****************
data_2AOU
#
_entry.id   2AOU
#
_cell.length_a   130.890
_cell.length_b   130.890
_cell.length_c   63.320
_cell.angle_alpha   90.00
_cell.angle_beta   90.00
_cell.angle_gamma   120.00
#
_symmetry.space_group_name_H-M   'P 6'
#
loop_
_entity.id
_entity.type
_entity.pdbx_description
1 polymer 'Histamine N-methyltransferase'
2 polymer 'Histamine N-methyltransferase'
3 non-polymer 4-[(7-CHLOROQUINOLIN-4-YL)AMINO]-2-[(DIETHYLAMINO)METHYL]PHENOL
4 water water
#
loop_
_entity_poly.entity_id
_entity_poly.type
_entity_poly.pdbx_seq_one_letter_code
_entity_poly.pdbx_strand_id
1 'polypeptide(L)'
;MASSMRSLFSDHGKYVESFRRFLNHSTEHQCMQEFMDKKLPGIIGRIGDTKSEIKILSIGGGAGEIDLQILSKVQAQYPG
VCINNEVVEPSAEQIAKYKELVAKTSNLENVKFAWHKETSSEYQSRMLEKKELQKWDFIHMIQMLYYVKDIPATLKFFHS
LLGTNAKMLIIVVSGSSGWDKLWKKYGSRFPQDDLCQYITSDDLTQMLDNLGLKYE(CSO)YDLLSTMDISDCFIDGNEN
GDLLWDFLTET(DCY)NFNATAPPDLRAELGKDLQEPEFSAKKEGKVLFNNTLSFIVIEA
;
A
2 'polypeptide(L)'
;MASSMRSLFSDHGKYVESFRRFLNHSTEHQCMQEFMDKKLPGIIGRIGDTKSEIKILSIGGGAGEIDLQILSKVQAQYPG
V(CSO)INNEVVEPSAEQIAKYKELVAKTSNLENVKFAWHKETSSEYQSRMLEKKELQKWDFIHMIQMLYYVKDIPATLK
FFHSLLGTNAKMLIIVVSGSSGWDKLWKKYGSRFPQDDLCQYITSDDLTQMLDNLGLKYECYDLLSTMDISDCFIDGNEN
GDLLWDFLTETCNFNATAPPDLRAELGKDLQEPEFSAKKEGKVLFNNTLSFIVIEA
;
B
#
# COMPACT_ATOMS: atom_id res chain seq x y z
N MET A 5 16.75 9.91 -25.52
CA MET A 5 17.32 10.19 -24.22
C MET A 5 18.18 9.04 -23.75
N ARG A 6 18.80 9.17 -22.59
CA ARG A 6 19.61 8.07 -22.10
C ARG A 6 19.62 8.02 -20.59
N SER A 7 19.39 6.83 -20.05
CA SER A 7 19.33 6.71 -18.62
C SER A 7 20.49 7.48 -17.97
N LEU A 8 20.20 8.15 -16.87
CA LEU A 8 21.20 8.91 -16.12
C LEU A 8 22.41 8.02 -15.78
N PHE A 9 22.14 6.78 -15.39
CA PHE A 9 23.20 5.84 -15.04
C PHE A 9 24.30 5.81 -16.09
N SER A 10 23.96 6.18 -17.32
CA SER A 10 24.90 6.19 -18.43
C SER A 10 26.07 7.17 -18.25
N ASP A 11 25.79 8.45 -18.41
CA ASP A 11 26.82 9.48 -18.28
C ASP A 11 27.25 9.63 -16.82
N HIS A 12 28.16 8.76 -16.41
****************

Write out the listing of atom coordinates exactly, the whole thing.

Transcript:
data_2AOU
#
_entry.id   2AOU
#
_cell.length_a   130.890
_cell.length_b   130.890
_cell.length_c   63.320
_cell.angle_alpha   90.00
_cell.angle_beta   90.00
_cell.angle_gamma   120.00
#
_symmetry.space_group_name_H-M   'P 6'
#
loop_
_entity.id
_entity.type
_entity.pdbx_description
1 polymer 'Histamine N-methyltransferase'
2 polymer 'Histamine N-methyltransferase'
3 non-polymer 4-[(7-CHLOROQUINOLIN-4-YL)AMINO]-2-[(DIETHYLAMINO)METHYL]PHENOL
4 water water
#
loop_
_entity_poly.entity_id
_entity_poly.type
_entity_poly.pdbx_seq_one_letter_code
_entity_poly.pdbx_strand_id
1 'polypeptide(L)'
;MASSMRSLFSDHGKYVESFRRFLNHSTEHQCMQEFMDKKLPGIIGRIGDTKSEIKILSIGGGAGEIDLQILSKVQAQYPG
VCINNEVVEPSAEQIAKYKELVAKTSNLENVKFAWHKETSSEYQSRMLEKKELQKWDFIHMIQMLYYVKDIPATLKFFHS
LLGTNAKMLIIVVSGSSGWDKLWKKYGSRFPQDDLCQYITSDDLTQMLDNLGLKYE(CSO)YDLLSTMDISDCFIDGNEN
GDLLWDFLTET(DCY)NFNATAPPDLRAELGKDLQEPEFSAKKEGKVLFNNTLSFIVIEA
;
A
2 'polypeptide(L)'
;MASSMRSLFSDHGKYVESFRRFLNHSTEHQCMQEFMDKKLPGIIGRIGDTKSEIKILSIGGGAGEIDLQILSKVQAQYPG
V(CSO)INNEVVEPSAEQIAKYKELVAKTSNLENVKFAWHKETSSEYQSRMLEKKELQKWDFIHMIQMLYYVKDIPATLK
FFHSLLGTNAKMLIIVVSGSSGWDKLWKKYGSRFPQDDLCQYITSDDLTQMLDNLGLKYECYDLLSTMDISDCFIDGNEN
GDLLWDFLTETCNFNATAPPDLRAELGKDLQEPEFSAKKEGKVLFNNTLSFIVIEA
;
B
#
# COMPACT_ATOMS: atom_id res chain seq x y z
N MET A 5 16.75 9.91 -25.52
CA MET A 5 17.32 10.19 -24.22
C MET A 5 18.18 9.04 -23.75
N ARG A 6 18.80 9.17 -22.59
CA ARG A 6 19.61 8.07 -22.10
C ARG A 6 19.62 8.02 -20.59
N SER A 7 19.39 6.83 -20.05
CA SER A 7 19.33 6.71 -18.62
C SER A 7 20.49 7.48 -17.97
N LEU A 8 20.20 8.15 -16.87
CA LEU A 8 21.20 8.91 -16.12
C LEU A 8 22.41 8.02 -15.78
N PHE A 9 22.14 6.78 -15.39
CA PHE A 9 23.20 5.84 -15.04
C PHE A 9 24.30 5.81 -16.09
N SER A 10 23.96 6.18 -17.32
CA SER A 10 24.90 6.19 -18.43
C SER A 10 26.07 7.17 -18.25
N ASP A 11 25.79 8.45 -18.41
CA ASP A 11 26.82 9.48 -18.28
C ASP A 11 27.25 9.63 -16.82
N HIS A 12 28.16 8.76 -16.41